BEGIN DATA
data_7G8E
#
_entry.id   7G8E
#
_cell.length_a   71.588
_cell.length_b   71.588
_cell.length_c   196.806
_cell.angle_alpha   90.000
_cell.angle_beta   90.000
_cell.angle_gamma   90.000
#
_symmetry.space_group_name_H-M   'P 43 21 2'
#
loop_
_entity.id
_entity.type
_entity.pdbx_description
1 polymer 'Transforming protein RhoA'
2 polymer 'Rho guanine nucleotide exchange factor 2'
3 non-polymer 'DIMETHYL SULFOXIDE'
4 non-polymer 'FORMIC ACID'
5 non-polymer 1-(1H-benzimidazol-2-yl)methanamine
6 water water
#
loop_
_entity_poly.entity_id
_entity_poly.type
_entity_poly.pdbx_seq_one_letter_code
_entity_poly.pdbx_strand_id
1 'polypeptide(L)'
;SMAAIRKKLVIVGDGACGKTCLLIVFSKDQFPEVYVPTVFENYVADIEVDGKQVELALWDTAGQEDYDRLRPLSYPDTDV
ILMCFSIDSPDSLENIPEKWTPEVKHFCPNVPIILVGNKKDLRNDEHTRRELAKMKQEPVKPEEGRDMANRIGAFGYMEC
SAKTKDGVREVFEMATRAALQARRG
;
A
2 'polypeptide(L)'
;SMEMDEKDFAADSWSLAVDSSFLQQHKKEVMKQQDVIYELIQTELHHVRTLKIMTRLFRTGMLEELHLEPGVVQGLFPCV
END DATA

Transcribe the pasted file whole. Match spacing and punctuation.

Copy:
data_7G8E
#
_entry.id   7G8E
#
_cell.length_a   71.588
_cell.length_b   71.588
_cell.length_c   196.806
_cell.angle_alpha   90.000
_cell.angle_beta   90.000
_cell.angle_gamma   90.000
#
_symmetry.space_group_name_H-M   'P 43 21 2'
#
loop_
_entity.id
_entity.type
_entity.pdbx_description
1 polymer 'Transforming protein RhoA'
2 polymer 'Rho guanine nucleotide exchange factor 2'
3 non-polymer 'DIMETHYL SULFOXIDE'
4 non-polymer 'FORMIC ACID'
5 non-polymer 1-(1H-benzimidazol-2-yl)methanamine
6 water water
#
loop_
_entity_poly.entity_id
_entity_poly.type
_entity_poly.pdbx_seq_one_letter_code
_entity_poly.pdbx_strand_id
1 'polypeptide(L)'
;SMAAIRKKLVIVGDGACGKTCLLIVFSKDQFPEVYVPTVFENYVADIEVDGKQVELALWDTAGQEDYDRLRPLSYPDTDV
ILMCFSIDSPDSLENIPEKWTPEVKHFCPNVPIILVGNKKDLRNDEHTRRELAKMKQEPVKPEEGRDMANRIGAFGYMEC
SAKTKDGVREVFEMATRAALQARRG
;
A
2 'polypeptide(L)'
;SMEMDEKDFAADSWSLAVDSSFLQQHKKEVMKQQDVIYELIQTELHHVRTLKIMTRLFRTGMLEELHLEPGVVQGLFPCV